Freddie Gray Laid to Rest, Baltimore Rises Up
Eddie Conway on The Real News Network
Ian Simpson, Reuters, April 27, 2015
BALTIMORE – Rioters hurled bricks, looted businesses and set fires in Baltimore on Monday in violence that injured at least seven police officers following the funeral of a 25-year-old black man who died after he was injured in police custody.
The disturbances broke out just a few blocks from the funeral of Freddie Gray and then spread through parts of Baltimore in the most violent U.S. demonstrations since looting in Ferguson, Missouri, last year. Continue reading
[Almost all bourgeois media depictions of the Black Panthers have been highly sensationalized, racist, and scarified, designed for bewildered viewers to dismiss. Some have had a more sympathetic, even empathetic, edge, though usually told in terms that say, “that’s in the past, it won’t happen again.” But this review connects this new film with its relevance today in a society riveted and outraged by the everyday, country-wide, routine police killings of blacks. — Frontlines ed.]
Dan Berger’s latest volume, Captive Nation, is perfectly timed. In a moment where interest in mass incarceration across the political spectrum is on the rise, sanitized versions of carceral history will doubtless emerge. Berger’s account offers an instant antidote to any such efforts. He warns us we will be negating a long history of righteous rebellions of the oppressed if we opt for quick fix policy packages that do not address the inequalities underlying the rapid growth of incarceration.
Berger’s personal profile as an historian casts him in a unique position to tell his tale. He represents a bridge between the praxis of the 60s and 70s and today’s decarceration campaigners. Back in the day, activists connected to those in prison by striking up extensive correspondence via snail mail and making in person visits. In this age of digital communication, Berger has stepped back in time and used those old “analog” methods to establish relationships with a number of those still incarcerated for their activities in that era, people such as Veronza Bower, Sundiata Acoli, Jalil Muntaqim (also known as Anthony Bottom) and David Gilbert. These relationships were key to Berger’s framing of the stories he tells as well as his analysis.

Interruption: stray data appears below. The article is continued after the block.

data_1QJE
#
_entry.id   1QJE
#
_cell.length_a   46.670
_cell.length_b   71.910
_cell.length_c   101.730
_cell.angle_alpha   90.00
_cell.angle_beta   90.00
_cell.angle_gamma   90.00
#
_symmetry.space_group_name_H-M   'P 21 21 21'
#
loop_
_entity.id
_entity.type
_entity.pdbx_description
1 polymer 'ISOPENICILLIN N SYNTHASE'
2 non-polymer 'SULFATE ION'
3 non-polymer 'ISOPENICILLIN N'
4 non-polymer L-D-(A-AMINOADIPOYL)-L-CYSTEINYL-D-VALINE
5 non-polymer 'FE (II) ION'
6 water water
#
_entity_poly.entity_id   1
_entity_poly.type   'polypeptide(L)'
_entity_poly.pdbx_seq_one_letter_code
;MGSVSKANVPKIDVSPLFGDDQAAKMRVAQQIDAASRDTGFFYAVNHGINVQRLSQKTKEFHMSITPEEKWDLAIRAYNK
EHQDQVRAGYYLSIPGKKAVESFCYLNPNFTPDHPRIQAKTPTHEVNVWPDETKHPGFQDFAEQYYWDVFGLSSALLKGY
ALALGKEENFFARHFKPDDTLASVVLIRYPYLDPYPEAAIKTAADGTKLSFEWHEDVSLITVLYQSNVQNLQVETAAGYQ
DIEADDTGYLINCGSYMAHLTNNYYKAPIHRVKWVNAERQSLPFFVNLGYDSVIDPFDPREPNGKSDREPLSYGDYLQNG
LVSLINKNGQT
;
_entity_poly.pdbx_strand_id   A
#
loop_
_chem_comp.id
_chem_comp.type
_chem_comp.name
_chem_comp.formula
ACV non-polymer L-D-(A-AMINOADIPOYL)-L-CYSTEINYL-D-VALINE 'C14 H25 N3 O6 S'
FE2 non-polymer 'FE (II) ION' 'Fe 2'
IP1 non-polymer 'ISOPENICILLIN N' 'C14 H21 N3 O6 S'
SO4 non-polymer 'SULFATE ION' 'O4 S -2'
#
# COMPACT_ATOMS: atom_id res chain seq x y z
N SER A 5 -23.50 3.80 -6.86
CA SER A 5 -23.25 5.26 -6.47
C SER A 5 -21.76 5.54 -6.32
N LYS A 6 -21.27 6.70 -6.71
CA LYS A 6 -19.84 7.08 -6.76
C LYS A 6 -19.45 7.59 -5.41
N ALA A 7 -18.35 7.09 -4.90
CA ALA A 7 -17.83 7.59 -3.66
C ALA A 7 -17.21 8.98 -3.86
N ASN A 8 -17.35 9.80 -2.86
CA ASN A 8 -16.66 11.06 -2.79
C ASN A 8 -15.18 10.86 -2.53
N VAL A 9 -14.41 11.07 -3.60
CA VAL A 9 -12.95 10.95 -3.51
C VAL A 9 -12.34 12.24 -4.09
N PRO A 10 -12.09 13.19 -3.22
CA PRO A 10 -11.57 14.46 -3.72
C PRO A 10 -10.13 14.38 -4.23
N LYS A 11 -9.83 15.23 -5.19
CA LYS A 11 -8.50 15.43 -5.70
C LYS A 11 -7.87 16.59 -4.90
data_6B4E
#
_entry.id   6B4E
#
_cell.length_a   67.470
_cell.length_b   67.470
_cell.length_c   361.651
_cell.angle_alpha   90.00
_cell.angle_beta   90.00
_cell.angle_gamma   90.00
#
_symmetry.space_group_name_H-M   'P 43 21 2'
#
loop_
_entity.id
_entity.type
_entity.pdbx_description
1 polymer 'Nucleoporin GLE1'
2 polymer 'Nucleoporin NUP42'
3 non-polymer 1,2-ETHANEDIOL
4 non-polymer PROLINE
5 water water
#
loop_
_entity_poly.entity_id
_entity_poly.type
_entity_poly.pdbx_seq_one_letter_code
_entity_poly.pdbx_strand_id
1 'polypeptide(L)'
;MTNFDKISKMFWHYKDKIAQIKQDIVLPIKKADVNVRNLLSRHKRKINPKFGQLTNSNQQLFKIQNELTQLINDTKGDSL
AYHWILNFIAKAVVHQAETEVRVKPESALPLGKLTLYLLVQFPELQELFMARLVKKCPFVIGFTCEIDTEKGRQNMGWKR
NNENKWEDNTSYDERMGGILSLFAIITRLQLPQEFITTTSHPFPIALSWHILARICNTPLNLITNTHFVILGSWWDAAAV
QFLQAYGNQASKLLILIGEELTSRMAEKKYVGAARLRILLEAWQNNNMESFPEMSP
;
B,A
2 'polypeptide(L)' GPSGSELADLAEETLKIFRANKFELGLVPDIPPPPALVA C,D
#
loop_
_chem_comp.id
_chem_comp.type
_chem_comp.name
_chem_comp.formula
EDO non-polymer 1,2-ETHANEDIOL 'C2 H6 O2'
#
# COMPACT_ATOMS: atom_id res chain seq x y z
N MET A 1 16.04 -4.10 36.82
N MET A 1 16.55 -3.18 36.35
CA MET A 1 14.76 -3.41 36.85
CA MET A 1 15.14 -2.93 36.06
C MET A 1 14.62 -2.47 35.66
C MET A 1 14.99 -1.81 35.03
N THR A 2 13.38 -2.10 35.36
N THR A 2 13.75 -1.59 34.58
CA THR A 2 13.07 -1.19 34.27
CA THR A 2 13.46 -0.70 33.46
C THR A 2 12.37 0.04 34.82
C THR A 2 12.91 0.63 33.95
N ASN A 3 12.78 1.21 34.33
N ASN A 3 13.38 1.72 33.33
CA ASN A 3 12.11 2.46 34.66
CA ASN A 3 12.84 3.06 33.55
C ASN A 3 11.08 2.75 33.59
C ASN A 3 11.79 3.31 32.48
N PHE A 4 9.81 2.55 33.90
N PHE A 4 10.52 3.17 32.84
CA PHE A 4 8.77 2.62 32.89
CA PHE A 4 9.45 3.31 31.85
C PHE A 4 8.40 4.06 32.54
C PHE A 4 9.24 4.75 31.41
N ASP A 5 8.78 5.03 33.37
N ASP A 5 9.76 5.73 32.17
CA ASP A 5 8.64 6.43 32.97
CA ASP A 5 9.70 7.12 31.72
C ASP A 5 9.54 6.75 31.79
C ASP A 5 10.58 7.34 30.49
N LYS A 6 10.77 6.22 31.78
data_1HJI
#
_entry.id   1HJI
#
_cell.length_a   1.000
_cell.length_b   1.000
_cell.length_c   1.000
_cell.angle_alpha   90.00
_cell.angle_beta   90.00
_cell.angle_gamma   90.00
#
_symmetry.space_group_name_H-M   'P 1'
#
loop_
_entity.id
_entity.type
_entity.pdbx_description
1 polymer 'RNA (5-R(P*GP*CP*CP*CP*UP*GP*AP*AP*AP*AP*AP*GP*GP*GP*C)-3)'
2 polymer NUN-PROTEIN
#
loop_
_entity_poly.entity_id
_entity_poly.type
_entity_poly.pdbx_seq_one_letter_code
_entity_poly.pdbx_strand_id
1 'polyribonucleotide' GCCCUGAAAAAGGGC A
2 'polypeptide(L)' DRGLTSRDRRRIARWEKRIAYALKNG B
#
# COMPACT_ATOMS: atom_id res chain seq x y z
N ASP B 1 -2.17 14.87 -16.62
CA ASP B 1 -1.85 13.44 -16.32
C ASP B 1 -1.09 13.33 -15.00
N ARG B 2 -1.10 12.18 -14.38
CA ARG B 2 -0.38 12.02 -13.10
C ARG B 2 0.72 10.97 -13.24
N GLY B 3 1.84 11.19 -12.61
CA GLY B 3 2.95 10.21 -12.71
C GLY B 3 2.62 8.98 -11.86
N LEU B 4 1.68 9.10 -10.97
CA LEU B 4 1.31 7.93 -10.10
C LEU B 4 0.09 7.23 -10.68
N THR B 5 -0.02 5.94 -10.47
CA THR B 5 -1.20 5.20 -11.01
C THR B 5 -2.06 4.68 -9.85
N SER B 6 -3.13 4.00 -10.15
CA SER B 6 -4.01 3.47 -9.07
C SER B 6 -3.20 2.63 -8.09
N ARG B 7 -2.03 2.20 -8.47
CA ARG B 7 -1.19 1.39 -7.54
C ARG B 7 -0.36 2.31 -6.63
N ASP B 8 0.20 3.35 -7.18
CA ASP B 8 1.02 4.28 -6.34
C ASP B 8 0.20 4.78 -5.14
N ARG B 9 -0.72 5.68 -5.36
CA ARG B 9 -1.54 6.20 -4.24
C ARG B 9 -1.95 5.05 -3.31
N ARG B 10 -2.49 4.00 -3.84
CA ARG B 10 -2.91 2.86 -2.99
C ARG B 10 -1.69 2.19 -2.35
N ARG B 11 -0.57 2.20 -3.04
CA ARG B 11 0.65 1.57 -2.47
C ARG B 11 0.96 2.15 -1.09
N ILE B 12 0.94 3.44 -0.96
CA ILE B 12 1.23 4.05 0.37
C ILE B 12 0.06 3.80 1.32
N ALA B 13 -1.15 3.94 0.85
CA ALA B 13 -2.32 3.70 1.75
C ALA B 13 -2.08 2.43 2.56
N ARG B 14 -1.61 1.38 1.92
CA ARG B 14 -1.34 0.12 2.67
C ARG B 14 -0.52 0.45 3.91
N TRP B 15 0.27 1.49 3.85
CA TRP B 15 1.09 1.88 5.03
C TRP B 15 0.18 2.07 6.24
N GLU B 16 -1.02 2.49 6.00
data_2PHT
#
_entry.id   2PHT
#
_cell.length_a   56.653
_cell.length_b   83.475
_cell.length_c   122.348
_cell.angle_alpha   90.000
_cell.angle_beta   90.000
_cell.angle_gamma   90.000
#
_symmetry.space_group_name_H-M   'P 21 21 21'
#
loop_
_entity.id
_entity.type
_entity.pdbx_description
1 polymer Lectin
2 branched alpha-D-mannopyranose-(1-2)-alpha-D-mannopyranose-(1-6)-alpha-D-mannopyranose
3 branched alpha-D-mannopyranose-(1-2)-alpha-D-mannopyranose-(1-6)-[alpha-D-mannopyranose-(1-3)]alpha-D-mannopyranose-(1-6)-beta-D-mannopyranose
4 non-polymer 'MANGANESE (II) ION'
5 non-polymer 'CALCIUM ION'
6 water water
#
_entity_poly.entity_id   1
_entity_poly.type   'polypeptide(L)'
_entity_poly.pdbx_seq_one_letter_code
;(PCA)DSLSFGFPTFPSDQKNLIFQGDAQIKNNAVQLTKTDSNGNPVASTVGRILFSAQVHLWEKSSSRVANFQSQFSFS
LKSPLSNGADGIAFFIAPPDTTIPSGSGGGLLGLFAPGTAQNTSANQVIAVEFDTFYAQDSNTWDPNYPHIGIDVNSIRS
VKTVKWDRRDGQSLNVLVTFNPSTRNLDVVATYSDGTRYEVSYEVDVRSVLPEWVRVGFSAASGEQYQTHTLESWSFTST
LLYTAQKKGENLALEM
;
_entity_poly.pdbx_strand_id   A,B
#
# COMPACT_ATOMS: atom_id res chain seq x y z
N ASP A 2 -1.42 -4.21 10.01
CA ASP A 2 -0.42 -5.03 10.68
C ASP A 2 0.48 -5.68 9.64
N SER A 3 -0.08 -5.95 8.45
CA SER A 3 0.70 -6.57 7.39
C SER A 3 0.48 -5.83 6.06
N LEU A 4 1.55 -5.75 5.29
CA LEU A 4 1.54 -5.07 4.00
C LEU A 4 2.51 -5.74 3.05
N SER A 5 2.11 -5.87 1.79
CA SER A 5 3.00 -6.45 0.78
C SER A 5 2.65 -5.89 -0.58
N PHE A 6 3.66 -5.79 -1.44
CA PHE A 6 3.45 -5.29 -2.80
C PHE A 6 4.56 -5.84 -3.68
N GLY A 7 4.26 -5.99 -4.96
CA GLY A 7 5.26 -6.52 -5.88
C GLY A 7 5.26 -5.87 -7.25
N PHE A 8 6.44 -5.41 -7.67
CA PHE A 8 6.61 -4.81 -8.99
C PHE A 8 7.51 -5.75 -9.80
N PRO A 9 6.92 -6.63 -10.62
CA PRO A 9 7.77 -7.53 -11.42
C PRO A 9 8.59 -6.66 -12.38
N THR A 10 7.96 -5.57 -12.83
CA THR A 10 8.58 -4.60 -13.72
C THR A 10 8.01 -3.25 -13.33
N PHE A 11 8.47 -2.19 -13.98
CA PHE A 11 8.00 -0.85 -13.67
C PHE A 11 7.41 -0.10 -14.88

Prison Intellectual Culture: The Case of George Jackson
Two things particularly struck me as I read Captive Nation. The first was the amazing radical intellectual culture that emerged in prisons during this period, a culture, I should add, that appeared almost totally absent in the federal and state prisons where I resided from 2002-09. Berger’s depictions of the richness of political debate and the eagerness of people inside to connect prison resistance to the Black liberation struggle and other movements of the era, were staggering. The politics of the rebels/revolutionaries Berger describes were not mere legal maneuverings aimed at overturning individual cases or re-doing legislation. Rather, they aimed to depict and contest the political economy and ideological foundations of a “system.”
Elsken was asked: “So, you don’t want to do anything …” She responded, “No, Plant a couple more trees. That’s all I really want to do. Maybe bigger trees.”
The group of detained mothers announced Tuesday that they had launched a hunger strike, and demanded that they be released along with their children while they pursued asylum claims outside of detention. The Karnes facility houses hundreds of Central American women who crossed the border illegally with their children during a surge of migration from the violence-plagued countries of El Salvador, Guatemala and Honduras last year.